The Mayor and members of the city administration will be present to ask clarifying questions and briefly respond to citizen comments if necessary. At a follow-up June 2012 Town Hall Meeting, city officials will describe steps they have taken to address issues that were discussed at the February meeting.

The February Town Hall Meeting will be an opportunity for community members and organizations to dialogue with each other and with the city government.  It also will be an opportunity to find common ground for solving problems affecting our community. Athens area community members are urged to attend and speak about local issues that concern them.

If weather forces the Town Hall Meeting to be postponed, it will be held on February 15th.

The Athens Town Hall Meetings are sponsored by the City of Athens and the Athens Chapter of the League of Women Voters.


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the Body of Christ (a series of staff reflections)

As the Body of Christ, we should seek out the poor, broken and outcast with the intent of embracing them. What is meant by embracing them? Embracing these individuals starts with treating them as human beings who have the same value before the Almighty God as we do. By treating them as humans, whether that is asking them their names or enjoying time to get to know them, several amazing things can  happen at the same time: restoration of self worth, participation in a group that is loving and potential opportunities for discipleship are revealed to the local body of Christ. When the local body of Christ reaches out to all members of society with the desire to do more than fill the pews it begins to demonstrate the desire to change society both local and distant (state, national and global). This desire could be expressed by participating in lives through loving them and instructing them in ways to imitate Jesus it fulfills the teachings and commands God passed on through Jesus, the apostles, church fathers and preserved by the presence and work of the Holy Spirit.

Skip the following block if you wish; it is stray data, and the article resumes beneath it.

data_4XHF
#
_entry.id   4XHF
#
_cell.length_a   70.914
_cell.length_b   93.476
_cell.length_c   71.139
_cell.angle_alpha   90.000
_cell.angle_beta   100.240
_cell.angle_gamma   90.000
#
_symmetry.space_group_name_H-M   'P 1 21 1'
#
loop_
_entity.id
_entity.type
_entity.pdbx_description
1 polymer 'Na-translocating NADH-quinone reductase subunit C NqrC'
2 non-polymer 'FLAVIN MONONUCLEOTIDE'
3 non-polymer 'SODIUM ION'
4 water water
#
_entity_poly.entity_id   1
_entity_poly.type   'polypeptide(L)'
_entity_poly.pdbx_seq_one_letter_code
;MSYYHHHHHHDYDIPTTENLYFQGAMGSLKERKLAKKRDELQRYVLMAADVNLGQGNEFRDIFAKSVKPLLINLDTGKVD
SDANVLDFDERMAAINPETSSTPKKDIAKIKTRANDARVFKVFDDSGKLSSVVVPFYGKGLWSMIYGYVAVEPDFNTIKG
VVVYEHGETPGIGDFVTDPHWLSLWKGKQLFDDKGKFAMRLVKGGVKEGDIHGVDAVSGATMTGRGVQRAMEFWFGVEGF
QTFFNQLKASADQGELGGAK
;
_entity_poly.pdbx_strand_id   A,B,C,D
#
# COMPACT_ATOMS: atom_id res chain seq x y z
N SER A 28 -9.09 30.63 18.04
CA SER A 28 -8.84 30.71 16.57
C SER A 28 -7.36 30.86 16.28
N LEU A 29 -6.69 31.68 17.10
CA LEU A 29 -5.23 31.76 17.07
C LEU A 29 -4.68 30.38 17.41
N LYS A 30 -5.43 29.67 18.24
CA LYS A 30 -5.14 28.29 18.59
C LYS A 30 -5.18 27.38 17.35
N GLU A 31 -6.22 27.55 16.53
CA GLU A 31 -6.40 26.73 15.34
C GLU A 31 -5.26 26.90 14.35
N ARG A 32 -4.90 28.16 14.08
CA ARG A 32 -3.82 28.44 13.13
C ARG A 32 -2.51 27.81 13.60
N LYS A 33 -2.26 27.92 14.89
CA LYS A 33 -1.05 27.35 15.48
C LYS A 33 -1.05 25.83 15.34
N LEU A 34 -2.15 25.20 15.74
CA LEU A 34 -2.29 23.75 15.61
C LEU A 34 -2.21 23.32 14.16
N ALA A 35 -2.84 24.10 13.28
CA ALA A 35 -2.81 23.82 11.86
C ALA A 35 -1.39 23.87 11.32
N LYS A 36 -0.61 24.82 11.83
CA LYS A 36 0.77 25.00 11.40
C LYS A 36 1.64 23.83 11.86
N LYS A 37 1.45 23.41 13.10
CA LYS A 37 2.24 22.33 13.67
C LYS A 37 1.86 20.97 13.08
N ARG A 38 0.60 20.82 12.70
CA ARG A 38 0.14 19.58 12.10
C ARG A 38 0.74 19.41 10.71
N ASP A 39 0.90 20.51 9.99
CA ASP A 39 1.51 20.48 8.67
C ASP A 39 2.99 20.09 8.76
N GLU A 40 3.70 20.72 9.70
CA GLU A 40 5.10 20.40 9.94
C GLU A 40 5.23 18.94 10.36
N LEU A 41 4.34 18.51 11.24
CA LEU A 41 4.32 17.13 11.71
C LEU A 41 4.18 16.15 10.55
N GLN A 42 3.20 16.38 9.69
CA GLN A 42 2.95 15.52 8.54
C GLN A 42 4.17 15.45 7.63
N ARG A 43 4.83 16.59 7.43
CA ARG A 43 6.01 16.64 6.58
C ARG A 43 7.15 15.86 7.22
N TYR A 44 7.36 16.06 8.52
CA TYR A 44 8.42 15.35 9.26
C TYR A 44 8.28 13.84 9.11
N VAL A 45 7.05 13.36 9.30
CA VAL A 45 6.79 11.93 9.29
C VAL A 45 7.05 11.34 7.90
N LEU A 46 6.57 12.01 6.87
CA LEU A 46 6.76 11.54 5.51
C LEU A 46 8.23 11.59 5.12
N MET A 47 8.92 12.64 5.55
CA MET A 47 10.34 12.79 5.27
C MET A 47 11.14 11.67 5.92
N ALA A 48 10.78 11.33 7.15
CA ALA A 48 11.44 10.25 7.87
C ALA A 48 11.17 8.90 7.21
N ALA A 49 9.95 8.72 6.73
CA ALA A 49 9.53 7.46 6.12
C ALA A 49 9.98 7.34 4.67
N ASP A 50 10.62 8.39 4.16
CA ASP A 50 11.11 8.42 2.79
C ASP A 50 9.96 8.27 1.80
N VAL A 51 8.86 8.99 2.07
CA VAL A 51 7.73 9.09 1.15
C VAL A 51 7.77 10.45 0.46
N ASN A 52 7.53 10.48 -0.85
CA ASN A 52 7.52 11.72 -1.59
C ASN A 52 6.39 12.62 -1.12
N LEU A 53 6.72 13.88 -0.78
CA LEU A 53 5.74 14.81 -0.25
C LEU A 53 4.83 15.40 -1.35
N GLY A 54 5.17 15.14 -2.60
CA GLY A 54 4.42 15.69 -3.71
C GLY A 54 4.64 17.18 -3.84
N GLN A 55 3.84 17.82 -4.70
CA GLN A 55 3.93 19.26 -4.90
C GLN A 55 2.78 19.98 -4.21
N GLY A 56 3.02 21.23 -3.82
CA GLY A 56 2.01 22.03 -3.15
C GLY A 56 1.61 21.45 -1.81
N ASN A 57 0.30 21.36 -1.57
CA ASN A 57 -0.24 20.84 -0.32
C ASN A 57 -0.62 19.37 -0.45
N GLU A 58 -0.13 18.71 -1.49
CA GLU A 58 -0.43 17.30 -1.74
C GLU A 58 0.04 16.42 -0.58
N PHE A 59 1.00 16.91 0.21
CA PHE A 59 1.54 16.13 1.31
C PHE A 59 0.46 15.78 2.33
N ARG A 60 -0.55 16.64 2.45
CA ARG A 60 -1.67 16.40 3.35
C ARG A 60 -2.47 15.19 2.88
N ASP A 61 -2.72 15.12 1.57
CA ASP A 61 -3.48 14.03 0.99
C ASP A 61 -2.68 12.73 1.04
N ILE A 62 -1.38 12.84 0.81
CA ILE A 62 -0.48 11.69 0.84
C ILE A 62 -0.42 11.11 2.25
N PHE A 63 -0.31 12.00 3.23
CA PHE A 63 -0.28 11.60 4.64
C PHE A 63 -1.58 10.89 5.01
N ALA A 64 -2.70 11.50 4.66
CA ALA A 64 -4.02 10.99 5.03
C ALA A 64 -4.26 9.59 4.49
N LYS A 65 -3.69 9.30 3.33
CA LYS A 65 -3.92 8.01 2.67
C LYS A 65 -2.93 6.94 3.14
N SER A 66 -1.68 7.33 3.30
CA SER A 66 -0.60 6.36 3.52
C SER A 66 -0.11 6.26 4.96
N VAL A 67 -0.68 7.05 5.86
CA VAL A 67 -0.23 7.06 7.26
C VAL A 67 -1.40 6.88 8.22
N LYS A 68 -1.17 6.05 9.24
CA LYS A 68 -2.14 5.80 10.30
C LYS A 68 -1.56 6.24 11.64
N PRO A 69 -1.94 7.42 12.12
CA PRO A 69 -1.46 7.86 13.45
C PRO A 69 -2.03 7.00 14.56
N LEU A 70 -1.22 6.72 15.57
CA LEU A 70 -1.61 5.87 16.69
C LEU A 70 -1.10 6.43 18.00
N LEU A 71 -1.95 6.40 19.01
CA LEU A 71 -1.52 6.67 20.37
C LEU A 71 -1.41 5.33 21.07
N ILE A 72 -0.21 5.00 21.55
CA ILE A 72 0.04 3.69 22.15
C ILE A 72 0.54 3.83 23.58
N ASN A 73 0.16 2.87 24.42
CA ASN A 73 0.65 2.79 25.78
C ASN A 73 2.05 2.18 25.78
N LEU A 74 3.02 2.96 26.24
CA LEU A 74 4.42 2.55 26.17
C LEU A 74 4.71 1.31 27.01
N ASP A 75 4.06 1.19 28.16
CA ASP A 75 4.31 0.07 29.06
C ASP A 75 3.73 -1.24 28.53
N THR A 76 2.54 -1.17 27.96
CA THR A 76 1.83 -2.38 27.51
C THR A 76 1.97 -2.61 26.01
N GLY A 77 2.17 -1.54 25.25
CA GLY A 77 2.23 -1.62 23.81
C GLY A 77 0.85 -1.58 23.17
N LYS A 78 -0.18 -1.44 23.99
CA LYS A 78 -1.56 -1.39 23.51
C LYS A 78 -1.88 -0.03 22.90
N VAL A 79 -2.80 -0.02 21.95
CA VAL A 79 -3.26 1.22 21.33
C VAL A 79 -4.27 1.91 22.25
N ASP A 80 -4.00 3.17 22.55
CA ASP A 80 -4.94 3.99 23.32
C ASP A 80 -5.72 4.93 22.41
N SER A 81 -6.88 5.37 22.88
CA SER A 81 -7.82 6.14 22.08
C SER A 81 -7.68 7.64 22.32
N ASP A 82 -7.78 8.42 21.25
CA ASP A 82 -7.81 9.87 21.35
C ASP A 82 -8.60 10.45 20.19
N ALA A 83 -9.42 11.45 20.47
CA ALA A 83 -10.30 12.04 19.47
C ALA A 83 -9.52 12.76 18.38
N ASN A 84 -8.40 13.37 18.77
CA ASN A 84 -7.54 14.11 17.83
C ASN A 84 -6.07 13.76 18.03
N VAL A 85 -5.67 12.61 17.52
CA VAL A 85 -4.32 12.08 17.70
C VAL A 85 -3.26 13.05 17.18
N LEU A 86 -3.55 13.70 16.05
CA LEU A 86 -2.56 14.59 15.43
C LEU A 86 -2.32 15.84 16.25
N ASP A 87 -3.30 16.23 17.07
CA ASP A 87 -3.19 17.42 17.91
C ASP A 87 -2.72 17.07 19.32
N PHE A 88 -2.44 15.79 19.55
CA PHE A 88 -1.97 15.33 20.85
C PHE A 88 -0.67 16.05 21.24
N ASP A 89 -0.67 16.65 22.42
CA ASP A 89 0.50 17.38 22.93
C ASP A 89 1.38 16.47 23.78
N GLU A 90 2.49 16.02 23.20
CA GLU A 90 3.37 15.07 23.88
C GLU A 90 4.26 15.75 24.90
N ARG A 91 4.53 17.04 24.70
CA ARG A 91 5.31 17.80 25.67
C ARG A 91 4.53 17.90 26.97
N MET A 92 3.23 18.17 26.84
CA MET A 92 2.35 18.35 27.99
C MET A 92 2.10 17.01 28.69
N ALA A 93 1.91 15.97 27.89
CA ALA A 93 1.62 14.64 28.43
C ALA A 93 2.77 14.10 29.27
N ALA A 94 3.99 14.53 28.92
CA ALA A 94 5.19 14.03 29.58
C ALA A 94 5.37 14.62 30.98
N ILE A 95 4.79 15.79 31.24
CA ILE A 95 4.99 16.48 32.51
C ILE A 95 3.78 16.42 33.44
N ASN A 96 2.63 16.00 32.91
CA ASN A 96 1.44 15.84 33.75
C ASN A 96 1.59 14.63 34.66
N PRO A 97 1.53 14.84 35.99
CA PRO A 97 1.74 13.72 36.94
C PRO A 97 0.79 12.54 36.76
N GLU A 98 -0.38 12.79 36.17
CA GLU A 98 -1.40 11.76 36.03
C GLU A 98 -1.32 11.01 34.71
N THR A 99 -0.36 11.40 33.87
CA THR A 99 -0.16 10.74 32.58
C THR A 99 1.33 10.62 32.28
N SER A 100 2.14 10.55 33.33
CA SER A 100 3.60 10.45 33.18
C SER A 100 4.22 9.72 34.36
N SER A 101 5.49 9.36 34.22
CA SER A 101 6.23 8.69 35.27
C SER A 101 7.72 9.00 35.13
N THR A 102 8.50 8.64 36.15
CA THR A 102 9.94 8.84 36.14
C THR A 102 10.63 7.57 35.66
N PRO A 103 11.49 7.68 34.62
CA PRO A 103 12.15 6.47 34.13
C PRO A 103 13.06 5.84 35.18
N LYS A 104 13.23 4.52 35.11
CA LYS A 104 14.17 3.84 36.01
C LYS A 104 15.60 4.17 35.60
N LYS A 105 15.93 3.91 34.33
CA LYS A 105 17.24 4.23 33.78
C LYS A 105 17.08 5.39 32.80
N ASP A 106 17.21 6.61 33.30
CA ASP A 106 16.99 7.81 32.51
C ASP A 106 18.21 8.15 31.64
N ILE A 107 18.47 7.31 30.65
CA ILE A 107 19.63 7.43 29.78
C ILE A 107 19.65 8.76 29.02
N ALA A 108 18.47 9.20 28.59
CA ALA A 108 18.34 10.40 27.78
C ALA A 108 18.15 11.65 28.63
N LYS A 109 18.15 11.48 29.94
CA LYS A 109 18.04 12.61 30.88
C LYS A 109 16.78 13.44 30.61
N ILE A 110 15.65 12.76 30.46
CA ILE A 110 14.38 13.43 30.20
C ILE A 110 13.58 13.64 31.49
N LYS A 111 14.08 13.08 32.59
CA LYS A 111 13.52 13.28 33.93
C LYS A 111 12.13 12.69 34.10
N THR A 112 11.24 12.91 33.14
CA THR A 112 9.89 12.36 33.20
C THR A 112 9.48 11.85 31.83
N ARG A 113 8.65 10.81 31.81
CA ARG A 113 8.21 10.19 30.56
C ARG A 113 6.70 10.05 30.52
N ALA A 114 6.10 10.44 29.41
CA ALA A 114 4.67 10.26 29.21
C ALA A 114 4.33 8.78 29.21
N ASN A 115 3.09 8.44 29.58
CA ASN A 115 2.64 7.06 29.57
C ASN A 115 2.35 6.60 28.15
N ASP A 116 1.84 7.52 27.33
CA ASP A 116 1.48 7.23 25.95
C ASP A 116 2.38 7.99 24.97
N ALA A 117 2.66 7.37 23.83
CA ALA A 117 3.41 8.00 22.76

What does the world gain from the Body of Christ treating people as valuable?  God’s active presence in the world provides a means of understanding humanity’s options including the option to move away from the daily grind of accepting brokenness reinforced by paradigms of indifference. When the local body of Christ intentionally acts with the goal of showing reconciliation and transformation of individuals, families, local and global communities, society is forced to accept the validity of living for something other than the American dream, self-preservation or communal well being. This type of societal response will meet resistance, be scoffed at and be judged by some as abnormal or wrong.  But these expressions of desiring to keep the status quo are okay. They are okay because not everyone gets the importance of changing paradigms. This is either because they refuse to change or they need time to let the idea sink into their thought life. Both refusing to change mindsets and needing reflection were present when Jesus was preaching, healing and performing miracles and they will continue to be represented by parts of society until the Second Coming

-Chip Guyton

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mission Statement(2)

“Good Works exists to connect people from all walks of life with people in poverty so that the kingdom of God can be experienced. “